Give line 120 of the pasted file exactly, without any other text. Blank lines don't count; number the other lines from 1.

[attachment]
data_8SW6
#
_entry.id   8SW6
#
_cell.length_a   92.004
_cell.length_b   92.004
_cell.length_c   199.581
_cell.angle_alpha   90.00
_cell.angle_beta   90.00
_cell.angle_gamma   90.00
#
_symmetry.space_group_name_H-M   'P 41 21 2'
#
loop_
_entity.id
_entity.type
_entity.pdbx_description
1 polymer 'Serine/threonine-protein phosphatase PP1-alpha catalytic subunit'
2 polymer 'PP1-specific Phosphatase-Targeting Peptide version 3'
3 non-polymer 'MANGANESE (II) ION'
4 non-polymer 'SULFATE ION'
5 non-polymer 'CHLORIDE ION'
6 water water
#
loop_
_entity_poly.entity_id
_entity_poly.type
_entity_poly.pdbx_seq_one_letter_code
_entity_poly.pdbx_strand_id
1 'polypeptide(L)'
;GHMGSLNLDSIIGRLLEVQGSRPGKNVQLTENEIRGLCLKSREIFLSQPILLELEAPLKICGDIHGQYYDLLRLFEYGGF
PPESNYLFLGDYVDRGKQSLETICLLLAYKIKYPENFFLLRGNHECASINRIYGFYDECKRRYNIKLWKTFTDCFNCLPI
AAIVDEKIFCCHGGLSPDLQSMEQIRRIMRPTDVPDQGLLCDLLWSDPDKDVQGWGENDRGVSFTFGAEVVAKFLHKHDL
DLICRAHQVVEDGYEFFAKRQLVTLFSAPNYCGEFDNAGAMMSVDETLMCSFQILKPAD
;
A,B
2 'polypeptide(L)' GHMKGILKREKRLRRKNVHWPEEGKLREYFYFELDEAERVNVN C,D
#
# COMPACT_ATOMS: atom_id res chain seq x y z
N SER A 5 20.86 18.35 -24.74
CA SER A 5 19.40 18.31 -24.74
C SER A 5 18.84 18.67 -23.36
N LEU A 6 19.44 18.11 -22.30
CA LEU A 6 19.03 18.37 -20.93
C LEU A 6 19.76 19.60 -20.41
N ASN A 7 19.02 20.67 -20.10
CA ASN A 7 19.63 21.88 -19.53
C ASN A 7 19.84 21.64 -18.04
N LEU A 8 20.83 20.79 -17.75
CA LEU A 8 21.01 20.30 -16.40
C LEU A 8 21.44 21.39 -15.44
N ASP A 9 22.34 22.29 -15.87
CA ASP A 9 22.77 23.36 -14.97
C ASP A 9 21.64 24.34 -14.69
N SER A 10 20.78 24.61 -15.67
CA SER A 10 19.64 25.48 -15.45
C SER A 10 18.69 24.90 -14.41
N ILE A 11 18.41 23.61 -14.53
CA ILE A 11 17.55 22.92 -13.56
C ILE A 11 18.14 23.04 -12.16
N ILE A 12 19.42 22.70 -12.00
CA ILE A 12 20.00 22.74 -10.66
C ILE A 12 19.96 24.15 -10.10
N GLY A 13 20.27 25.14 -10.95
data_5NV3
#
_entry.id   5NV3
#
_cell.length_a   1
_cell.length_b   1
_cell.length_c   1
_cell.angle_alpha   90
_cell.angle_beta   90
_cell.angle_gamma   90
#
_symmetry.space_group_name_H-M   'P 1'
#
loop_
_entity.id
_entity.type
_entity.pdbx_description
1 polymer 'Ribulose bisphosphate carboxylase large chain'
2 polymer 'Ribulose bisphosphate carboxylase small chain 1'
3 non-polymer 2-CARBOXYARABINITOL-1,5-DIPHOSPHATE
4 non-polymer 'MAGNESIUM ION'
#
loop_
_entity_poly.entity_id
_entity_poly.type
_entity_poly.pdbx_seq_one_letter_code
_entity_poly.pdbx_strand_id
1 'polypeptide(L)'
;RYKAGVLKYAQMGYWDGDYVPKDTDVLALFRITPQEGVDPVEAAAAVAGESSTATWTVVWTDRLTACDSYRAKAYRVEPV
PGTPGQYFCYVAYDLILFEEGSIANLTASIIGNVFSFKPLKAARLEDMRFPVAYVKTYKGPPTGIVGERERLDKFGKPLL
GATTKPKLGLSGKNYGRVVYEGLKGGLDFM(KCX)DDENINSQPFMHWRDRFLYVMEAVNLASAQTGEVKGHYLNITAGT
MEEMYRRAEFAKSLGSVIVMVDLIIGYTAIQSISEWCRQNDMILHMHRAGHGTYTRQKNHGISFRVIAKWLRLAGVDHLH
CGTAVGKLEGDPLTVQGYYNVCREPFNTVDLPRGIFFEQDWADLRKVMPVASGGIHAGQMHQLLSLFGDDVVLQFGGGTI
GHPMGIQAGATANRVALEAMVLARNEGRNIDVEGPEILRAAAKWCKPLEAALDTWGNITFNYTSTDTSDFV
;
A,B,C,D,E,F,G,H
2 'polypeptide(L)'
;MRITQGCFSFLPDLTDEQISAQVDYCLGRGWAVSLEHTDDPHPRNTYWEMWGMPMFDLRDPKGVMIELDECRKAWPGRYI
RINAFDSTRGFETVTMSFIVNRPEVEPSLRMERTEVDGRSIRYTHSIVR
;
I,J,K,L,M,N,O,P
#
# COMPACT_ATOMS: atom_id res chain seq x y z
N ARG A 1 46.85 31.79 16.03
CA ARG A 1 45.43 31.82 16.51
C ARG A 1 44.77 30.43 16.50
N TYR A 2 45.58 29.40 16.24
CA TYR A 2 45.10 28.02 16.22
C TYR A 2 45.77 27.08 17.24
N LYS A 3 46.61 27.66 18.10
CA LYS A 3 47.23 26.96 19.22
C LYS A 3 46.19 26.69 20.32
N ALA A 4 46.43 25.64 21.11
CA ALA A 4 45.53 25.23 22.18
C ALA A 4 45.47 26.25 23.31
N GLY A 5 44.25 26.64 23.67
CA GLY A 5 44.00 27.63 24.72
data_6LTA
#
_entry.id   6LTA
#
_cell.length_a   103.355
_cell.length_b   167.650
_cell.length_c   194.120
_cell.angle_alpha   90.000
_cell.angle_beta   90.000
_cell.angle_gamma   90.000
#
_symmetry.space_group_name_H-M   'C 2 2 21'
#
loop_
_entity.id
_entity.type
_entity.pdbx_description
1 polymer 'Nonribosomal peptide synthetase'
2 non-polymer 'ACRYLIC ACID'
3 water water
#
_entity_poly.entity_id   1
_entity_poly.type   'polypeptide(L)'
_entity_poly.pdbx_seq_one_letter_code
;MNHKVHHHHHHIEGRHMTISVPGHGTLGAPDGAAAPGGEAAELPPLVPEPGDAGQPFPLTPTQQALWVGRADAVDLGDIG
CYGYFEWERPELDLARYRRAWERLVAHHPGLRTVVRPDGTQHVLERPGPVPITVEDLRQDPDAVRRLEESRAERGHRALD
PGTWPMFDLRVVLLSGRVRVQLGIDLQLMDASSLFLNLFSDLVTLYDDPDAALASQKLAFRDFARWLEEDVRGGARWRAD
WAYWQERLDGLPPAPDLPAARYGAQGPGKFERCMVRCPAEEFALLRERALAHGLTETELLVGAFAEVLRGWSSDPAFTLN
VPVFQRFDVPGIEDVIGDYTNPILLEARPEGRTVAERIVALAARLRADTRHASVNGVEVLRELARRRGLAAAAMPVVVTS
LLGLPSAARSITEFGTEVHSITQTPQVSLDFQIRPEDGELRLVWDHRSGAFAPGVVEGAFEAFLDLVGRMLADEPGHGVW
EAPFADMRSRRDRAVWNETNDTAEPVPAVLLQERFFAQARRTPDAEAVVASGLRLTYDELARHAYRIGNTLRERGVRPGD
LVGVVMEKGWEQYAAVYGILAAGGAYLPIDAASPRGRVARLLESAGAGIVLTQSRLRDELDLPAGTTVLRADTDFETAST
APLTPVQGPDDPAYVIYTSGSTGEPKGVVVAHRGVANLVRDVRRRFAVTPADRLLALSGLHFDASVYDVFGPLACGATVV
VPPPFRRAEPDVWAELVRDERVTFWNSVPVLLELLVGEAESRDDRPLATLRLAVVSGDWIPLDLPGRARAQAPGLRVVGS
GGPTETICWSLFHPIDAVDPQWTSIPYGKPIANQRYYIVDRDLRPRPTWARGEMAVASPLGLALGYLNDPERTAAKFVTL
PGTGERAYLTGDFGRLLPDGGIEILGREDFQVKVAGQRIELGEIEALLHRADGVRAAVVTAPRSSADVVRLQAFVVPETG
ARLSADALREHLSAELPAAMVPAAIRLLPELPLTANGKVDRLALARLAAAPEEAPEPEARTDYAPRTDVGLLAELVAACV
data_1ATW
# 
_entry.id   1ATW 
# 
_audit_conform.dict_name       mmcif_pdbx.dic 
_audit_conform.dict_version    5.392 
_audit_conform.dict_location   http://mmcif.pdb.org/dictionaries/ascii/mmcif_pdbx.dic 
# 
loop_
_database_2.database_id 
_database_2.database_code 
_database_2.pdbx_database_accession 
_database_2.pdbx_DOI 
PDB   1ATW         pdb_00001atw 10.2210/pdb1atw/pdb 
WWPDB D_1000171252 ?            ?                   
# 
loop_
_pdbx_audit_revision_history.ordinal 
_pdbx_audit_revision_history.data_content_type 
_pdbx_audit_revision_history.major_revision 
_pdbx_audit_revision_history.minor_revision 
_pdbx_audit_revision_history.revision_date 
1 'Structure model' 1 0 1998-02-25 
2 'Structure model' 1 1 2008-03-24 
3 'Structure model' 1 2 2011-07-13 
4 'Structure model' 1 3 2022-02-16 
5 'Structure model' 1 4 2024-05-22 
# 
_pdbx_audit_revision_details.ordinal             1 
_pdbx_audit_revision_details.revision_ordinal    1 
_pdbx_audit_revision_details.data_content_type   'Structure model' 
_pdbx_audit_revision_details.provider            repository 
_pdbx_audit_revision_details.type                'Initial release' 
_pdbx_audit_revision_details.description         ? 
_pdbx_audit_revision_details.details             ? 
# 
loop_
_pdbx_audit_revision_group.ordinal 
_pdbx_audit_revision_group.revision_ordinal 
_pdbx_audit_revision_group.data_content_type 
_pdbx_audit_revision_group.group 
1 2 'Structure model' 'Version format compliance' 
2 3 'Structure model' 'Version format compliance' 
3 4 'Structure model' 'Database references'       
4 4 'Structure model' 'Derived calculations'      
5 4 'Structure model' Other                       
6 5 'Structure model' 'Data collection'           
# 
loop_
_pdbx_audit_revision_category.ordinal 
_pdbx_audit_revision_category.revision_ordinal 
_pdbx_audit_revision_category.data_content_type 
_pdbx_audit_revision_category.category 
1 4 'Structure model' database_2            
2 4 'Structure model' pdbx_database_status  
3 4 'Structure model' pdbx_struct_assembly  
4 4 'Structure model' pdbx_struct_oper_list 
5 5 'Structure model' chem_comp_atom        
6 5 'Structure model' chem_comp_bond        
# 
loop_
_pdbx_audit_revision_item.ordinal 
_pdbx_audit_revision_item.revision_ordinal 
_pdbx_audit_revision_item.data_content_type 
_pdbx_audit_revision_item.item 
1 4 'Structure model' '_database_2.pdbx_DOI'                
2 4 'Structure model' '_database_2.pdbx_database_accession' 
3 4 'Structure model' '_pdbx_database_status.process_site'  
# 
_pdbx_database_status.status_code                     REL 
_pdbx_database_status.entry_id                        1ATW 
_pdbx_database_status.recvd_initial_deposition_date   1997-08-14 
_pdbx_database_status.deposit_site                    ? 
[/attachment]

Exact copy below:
N GLY A 5 44.25 26.64 23.67